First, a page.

Dozens of cases of the Mu COVID-19 variant — recently declared a variant of interest — have been identified in B.C.
According to the B.C. Centre for Disease Control’s latest weekly update on variants of concern and variants of interest, there have been 46 Mu cases detected since June, including two in the most recent week.
Even before the World Health Organization declared the B.1.621 variant a variant of interest and named it Mu on Aug. 30, the B.C. centre had been keeping an eye on it through its whole genome sequencing system. In B.C., every positive COVID-19 test result is further analyzed to see whether it is a variant of concern, a variant of interest or an emerging variant.
The highly contagious Delta variant of concern that has taken over the world now accounts for close to 100 per cent of all cases in B.C. Other variants of — Gamma, Beta, Alpha and other — are now mostly non existent in the province.
While the Mu variant is in B.C. in relatively very low numbers, it’s worth keeping an eye on. Here are some things to know:
Where did it come from?
Mu was identified in Colombia on Jan. 11, 2021, and has now been found in 31 countries.
It is the most recently recognized variant of interest, joining Eta (B.1.525), Iota (B.1.526), Kappa (B.1.617.1) and Lambda (C.37).
Colombia experienced a huge COVID-19 surge from March to August 2021 that peaked at 33,594 cases a day on June 26, 2021.
Although the Gamma VOC was dominant in Colombia during the initial phase, the Mu VOI outcompeted all other variants, including the Gamma VOC in May 2021, and has driven the epidemic in Colombia since then.
How dangerous is it?
According to the WHO’s COVID-19 Bulletin published last week, Mu has caused some larger outbreaks in South America and Europe. While the number of genetic sequences identified as Mu have fallen below 0.1 per cent globally, it represents 39 per cent of variants sequenced in Colombia and 13 per cent in Ecuador, places where its prevalence has “consistently increased,” WHO reported.
The global health agency said it continues to monitor Mu for changes in South America, especially in areas where it is co-circulating with the Delta variant.
Maria van Kerkhove, head of WHO’s emerging diseases unit, said circulation of Mu is decreasing globally but needs to be observed closely. In a press briefing last week, White House chief medical adviser Dr. Anthony Fauci said U.S. officials are watching it, but so far Mu is not considered an immediate threat.
Here’s what the latest study says
Last Tuesday, researchers from universities in Japan released a study, which has not been peer reviewed, showing the Mu variant had the ability to evade antibodies and vaccines. The study found Mu was “highly resistant” to antibodies in blood samples from COVID-19 survivors and from people who had received a Pfizer or Moderna mRNA vaccine.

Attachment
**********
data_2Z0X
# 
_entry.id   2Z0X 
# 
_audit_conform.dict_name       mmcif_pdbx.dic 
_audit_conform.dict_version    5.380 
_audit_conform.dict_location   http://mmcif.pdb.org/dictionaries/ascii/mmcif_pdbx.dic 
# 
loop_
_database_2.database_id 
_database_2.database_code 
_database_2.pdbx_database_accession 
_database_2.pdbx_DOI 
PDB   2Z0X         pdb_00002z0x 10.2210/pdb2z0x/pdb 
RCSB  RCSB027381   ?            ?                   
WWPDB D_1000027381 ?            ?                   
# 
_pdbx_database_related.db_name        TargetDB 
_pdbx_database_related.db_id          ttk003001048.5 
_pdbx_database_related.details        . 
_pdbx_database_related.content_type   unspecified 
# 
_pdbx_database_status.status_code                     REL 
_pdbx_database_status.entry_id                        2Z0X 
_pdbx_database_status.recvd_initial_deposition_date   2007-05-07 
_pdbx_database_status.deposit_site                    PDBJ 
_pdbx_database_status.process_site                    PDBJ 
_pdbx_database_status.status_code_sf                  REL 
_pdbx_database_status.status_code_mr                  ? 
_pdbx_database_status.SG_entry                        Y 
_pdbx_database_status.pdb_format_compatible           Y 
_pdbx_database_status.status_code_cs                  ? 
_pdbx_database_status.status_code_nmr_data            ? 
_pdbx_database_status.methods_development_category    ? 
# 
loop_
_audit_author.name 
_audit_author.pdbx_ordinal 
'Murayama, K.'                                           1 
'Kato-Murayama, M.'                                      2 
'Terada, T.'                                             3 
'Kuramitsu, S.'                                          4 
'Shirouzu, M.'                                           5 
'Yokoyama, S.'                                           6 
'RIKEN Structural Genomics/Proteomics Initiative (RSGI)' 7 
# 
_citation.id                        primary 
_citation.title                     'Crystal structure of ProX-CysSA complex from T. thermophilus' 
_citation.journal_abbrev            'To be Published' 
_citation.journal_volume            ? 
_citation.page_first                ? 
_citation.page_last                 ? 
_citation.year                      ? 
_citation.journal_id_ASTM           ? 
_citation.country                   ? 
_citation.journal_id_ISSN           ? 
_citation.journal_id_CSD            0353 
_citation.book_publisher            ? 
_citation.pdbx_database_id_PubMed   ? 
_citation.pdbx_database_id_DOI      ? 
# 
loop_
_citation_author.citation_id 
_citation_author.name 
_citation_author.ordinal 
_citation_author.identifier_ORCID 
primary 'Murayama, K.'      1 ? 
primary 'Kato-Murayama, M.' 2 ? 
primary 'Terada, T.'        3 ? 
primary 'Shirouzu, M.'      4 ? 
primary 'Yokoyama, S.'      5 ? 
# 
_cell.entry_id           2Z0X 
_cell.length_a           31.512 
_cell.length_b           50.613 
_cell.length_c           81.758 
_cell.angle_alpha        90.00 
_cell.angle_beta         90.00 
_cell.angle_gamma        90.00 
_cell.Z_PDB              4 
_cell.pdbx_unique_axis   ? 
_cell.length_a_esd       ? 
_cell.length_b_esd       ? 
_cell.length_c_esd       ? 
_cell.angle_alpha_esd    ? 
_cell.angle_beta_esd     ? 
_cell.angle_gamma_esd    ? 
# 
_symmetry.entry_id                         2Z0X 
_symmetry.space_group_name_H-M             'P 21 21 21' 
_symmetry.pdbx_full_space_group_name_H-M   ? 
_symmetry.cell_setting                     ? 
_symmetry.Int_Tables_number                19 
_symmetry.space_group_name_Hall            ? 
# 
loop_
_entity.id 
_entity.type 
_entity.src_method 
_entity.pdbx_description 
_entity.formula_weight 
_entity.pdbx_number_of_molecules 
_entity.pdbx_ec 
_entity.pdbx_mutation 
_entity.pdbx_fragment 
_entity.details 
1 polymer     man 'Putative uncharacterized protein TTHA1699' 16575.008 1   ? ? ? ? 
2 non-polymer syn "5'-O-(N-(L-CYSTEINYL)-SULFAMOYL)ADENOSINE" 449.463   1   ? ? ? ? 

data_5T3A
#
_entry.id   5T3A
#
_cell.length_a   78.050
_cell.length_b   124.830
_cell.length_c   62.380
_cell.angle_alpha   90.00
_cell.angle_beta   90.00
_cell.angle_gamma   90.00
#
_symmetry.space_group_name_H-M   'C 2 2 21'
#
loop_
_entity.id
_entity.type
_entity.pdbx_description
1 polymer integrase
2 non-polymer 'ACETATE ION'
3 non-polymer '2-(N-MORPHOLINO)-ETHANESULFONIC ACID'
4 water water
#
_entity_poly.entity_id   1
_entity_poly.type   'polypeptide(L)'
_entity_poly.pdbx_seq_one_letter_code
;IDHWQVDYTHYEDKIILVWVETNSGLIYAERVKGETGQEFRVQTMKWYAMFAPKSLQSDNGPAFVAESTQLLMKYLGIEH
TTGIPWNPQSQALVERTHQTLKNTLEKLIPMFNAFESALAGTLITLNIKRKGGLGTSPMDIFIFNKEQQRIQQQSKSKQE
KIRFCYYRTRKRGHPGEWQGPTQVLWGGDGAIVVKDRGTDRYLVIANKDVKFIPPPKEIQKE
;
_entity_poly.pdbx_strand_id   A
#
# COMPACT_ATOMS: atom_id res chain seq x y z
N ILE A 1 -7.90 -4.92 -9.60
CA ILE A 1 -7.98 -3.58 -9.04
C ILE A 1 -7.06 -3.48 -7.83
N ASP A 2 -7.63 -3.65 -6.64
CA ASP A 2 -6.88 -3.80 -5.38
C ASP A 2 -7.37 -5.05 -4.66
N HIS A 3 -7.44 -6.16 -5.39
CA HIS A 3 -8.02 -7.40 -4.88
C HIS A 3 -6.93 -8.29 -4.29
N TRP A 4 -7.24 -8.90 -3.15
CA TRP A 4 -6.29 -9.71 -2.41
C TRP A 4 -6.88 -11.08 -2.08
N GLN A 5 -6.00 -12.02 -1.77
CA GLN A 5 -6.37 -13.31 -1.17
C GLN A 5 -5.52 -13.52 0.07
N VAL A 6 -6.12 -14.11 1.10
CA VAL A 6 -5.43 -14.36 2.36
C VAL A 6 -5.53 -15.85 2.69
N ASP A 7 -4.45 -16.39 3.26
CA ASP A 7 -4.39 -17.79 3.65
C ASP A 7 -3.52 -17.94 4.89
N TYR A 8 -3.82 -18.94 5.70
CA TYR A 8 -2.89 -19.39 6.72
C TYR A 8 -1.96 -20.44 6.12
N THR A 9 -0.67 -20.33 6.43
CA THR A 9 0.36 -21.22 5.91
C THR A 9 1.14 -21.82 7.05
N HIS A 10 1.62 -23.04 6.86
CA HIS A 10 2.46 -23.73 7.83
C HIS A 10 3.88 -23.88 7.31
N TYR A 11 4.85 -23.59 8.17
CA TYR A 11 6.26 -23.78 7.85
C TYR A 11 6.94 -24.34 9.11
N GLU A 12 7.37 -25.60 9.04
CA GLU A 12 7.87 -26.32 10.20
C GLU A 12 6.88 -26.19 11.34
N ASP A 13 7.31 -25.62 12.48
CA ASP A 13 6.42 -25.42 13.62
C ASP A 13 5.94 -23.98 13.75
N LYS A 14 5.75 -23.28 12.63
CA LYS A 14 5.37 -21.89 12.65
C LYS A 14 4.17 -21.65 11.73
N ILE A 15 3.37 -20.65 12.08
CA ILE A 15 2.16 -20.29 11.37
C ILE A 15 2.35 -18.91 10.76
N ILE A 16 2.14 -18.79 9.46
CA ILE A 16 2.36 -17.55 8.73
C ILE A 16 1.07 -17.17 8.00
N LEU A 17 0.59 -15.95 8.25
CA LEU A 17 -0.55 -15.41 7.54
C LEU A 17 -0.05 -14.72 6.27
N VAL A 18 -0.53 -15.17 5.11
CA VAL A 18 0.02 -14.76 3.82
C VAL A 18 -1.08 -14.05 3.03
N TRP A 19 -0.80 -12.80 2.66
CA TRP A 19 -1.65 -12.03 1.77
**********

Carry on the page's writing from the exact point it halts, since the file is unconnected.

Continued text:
According to the research team, the spike used by the new variant to break into cells was more resistant to neutralization than all other recognized variants of interest and variants of concern.
But Dr. Eric Topol of the Scripps Clinic in California — who was not involved in the research — stated a day later that Delta’s high infectiousness surpassed Mu’s ability to avoid antibodies.
What is next?
According to a Reuters report, getting more people vaccinated against COVID-19 is critical, as large groups of unvaccinated people give the virus more opportunity to spread and mutate.
That effort must be stepped up to keep variants from emerging unchecked among the populations of poor nations, where very few people have been inoculated, experts say.
B.C. is well ahead of the pack internationally, with 78 per cent of residents aged 12 and over already fully vaccinated.
During the week of Sept. 2-8, unvaccinated people made up almost 82 per cent of all hospital admissions with COVID-19 in B.C.
This shows that while the current vaccines prevent severe disease and death, they do not block infection. The virus is still capable of replicating in the nose, even among vaccinated people, who can then transmit the disease through tiny, aerosolized droplets.
Defeating COVID-19 will likely require a new generation of vaccines that also block transmission of new variants, says Dr. Gregory Poland, a vaccine developer at the Mayo Clinic in the U.S. Until then, Poland and other experts say, the world remains vulnerable to the rise of new coronavirus variants.
It’s not the only one
The original COVID-19 virus that took hold in Wuhan, China, in late 2019 is now just an incredibly significant footprint in the viral sands of time. It’s now simply the “wild” COVID-19 virus and has been surpassed by many mutations and variations and is not found in B.C.
As of September 2021, the WHO has defined four variants of concern, but on top of that, the BCCDC also monitors Epsilon (identified in California), Zeta (identified in Brazil), Theta (identified in the Philippines) and various other variants of concern and variants of interest.
— with files from Reuters